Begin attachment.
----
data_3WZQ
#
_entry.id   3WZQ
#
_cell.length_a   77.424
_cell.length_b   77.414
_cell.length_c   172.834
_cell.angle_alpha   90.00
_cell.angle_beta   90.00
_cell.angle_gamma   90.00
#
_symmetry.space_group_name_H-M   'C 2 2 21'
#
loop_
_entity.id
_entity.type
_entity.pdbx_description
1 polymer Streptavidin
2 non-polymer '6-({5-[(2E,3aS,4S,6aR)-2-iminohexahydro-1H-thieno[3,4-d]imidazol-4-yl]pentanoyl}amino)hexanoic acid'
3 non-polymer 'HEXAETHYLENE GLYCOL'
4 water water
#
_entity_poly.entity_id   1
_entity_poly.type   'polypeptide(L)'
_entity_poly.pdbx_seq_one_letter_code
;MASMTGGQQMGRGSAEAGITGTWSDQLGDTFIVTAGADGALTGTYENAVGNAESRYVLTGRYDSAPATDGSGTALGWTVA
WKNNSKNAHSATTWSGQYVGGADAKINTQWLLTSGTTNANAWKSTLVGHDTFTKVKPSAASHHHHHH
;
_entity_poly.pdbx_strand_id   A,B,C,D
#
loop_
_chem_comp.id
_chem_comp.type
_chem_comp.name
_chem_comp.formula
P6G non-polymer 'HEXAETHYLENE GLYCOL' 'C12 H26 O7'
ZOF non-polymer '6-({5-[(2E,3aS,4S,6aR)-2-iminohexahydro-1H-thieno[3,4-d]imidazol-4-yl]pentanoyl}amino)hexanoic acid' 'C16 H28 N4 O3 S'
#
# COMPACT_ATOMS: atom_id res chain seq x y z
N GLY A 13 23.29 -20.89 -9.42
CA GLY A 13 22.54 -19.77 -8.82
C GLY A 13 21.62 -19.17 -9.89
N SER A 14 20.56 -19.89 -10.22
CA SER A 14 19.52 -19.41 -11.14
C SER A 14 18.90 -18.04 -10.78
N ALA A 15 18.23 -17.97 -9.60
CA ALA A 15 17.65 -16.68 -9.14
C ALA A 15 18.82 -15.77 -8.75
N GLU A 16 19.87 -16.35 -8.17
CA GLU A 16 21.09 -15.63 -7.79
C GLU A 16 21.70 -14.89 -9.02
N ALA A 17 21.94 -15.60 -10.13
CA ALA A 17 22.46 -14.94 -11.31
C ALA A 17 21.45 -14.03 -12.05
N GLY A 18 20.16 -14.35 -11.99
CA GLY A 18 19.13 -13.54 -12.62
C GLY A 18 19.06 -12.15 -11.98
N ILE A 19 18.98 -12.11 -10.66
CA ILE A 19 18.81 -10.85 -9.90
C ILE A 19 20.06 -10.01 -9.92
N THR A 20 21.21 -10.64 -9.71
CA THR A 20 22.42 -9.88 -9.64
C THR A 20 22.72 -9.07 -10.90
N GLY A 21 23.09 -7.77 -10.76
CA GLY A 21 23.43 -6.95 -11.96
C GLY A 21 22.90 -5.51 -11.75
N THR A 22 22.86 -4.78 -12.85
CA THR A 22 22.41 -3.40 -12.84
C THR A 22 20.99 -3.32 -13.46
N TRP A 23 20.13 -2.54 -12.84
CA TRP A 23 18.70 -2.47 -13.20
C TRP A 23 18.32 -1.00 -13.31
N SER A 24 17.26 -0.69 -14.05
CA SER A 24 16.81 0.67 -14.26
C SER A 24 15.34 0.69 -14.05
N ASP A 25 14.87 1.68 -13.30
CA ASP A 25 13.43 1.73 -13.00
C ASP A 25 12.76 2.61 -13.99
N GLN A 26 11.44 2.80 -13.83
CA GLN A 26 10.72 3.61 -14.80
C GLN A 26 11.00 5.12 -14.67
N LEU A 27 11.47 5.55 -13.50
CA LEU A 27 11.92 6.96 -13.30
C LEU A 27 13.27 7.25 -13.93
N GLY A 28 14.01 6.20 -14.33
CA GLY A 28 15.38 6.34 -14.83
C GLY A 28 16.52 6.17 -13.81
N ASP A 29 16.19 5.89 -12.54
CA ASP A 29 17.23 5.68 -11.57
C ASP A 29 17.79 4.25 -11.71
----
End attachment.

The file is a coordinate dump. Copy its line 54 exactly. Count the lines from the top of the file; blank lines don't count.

C ALA A 17 21.45 -14.03 -12.05